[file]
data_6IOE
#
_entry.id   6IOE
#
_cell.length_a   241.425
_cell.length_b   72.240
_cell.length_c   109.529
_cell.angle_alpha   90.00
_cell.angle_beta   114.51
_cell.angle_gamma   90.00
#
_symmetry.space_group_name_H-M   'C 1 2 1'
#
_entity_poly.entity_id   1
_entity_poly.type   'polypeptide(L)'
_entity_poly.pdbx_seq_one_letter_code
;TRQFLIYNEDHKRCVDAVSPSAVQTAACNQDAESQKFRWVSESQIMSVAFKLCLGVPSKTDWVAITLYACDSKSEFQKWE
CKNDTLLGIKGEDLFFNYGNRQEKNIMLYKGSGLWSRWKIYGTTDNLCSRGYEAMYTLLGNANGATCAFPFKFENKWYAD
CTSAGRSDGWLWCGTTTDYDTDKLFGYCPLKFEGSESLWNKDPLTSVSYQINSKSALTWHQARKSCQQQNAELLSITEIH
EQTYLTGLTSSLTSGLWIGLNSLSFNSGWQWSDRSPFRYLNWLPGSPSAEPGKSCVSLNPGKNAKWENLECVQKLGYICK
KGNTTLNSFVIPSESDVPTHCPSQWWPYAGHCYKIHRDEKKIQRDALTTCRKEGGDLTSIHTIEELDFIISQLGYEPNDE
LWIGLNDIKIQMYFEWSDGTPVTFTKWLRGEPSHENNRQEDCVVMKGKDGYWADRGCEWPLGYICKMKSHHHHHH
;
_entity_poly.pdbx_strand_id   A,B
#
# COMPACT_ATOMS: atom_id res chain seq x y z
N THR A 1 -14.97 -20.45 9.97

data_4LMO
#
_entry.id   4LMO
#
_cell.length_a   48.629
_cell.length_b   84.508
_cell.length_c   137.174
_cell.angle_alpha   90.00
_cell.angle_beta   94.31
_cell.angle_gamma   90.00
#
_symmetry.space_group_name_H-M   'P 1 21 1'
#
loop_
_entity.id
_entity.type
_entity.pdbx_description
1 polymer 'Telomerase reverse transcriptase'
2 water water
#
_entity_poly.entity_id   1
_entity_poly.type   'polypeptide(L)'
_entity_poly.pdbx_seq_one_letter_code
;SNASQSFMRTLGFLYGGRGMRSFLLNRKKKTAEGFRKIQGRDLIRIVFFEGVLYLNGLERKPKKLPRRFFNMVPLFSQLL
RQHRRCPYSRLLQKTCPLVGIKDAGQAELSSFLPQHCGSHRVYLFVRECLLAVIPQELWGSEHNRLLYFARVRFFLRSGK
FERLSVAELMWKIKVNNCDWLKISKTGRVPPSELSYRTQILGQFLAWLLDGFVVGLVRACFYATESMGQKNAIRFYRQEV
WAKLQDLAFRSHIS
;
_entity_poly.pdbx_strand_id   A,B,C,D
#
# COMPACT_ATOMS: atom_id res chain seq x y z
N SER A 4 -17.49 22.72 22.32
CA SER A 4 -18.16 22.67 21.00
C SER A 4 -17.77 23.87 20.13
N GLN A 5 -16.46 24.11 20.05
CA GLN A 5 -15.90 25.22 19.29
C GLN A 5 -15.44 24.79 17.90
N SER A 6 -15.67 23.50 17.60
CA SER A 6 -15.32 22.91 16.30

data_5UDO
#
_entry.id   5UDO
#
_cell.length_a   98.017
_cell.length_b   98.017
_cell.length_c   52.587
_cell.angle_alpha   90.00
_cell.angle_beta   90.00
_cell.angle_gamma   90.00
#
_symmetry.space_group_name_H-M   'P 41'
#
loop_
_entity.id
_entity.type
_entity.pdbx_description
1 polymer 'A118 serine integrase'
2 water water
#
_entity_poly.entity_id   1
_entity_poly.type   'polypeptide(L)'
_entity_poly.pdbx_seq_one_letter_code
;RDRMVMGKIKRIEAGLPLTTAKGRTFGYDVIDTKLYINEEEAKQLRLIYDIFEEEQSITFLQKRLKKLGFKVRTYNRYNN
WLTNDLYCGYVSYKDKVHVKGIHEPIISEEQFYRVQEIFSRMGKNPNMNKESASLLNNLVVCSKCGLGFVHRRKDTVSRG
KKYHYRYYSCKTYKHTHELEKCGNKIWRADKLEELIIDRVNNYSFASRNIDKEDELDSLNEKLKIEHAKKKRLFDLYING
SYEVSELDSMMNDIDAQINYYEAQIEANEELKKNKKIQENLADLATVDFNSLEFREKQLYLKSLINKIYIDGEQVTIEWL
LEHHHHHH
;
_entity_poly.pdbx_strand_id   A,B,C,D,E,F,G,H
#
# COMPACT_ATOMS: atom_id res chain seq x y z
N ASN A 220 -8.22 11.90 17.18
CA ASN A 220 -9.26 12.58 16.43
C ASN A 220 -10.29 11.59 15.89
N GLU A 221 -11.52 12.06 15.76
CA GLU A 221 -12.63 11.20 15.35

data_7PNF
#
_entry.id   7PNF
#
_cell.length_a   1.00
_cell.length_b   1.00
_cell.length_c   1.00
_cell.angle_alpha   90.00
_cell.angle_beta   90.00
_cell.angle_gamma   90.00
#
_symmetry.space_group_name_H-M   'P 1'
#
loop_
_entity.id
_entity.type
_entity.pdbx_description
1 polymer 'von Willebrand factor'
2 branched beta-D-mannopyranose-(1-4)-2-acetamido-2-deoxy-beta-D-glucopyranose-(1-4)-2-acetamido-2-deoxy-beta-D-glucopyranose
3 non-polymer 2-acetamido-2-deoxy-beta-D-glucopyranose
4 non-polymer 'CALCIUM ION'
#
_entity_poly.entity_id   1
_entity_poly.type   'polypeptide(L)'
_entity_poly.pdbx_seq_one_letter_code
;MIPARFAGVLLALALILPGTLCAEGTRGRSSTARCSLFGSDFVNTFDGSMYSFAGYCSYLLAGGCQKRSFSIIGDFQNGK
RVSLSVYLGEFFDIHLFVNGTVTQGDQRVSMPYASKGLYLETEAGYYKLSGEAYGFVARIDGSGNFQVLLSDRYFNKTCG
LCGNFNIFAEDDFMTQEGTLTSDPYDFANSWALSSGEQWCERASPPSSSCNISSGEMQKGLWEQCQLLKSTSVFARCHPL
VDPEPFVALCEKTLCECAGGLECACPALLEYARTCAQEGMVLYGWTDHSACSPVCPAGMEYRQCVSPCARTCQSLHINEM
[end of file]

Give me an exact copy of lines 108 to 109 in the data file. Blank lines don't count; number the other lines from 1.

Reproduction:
_cell.length_a   1.00
_cell.length_b   1.00